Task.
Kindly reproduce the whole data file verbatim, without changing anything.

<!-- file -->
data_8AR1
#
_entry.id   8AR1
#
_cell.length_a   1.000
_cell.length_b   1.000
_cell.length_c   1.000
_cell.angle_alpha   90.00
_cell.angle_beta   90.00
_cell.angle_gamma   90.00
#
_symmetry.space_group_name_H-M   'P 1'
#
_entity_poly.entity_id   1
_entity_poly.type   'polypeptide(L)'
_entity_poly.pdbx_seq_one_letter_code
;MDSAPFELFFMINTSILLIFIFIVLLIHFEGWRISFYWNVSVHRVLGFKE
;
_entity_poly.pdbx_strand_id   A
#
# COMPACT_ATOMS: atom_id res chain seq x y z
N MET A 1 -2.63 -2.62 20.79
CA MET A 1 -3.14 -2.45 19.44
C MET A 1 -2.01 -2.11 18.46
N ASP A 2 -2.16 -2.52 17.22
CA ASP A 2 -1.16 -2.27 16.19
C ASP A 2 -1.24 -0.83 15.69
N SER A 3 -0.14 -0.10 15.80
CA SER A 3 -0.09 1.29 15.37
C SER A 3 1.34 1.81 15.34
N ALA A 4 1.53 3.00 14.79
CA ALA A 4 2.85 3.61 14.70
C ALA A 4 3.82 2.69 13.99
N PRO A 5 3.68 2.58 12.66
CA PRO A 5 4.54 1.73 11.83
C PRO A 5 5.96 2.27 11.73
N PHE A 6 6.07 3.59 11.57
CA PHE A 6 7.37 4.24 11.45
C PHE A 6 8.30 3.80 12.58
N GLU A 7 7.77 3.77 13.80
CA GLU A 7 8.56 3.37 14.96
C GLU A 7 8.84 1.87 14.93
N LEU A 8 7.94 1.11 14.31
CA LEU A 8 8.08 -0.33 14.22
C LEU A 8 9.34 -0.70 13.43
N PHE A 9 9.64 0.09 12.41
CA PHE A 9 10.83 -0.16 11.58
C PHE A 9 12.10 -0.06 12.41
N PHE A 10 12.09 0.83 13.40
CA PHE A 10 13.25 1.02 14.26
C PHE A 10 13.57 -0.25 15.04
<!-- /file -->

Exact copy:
data_8AR1
#
_entry.id   8AR1
#
_cell.length_a   1.000
_cell.length_b   1.000
_cell.length_c   1.000
_cell.angle_alpha   90.00
_cell.angle_beta   90.00
_cell.angle_gamma   90.00
#
_symmetry.space_group_name_H-M   'P 1'
#
_entity_poly.entity_id   1
_entity_poly.type   'polypeptide(L)'
_entity_poly.pdbx_seq_one_letter_code
;MDSAPFELFFMINTSILLIFIFIVLLIHFEGWRISFYWNVSVHRVLGFKE
;
_entity_poly.pdbx_strand_id   A
#
# COMPACT_ATOMS: atom_id res chain seq x y z
N MET A 1 -2.63 -2.62 20.79
CA MET A 1 -3.14 -2.45 19.44
C MET A 1 -2.01 -2.11 18.46
N ASP A 2 -2.16 -2.52 17.22
CA ASP A 2 -1.16 -2.27 16.19
C ASP A 2 -1.24 -0.83 15.69
N SER A 3 -0.14 -0.10 15.80
CA SER A 3 -0.09 1.29 15.37
C SER A 3 1.34 1.81 15.34
N ALA A 4 1.53 3.00 14.79
CA ALA A 4 2.85 3.61 14.70
C ALA A 4 3.82 2.69 13.99
N PRO A 5 3.68 2.58 12.66
CA PRO A 5 4.54 1.73 11.83
C PRO A 5 5.96 2.27 11.73
N PHE A 6 6.07 3.59 11.57
CA PHE A 6 7.37 4.24 11.45
C PHE A 6 8.30 3.80 12.58
N GLU A 7 7.77 3.77 13.80
CA GLU A 7 8.56 3.37 14.96
C GLU A 7 8.84 1.87 14.93
N LEU A 8 7.94 1.11 14.31
CA LEU A 8 8.08 -0.33 14.22
C LEU A 8 9.34 -0.70 13.43
N PHE A 9 9.64 0.09 12.41
CA PHE A 9 10.83 -0.16 11.58
C PHE A 9 12.10 -0.06 12.41
N PHE A 10 12.09 0.83 13.40
CA PHE A 10 13.25 1.02 14.26
C PHE A 10 13.57 -0.25 15.04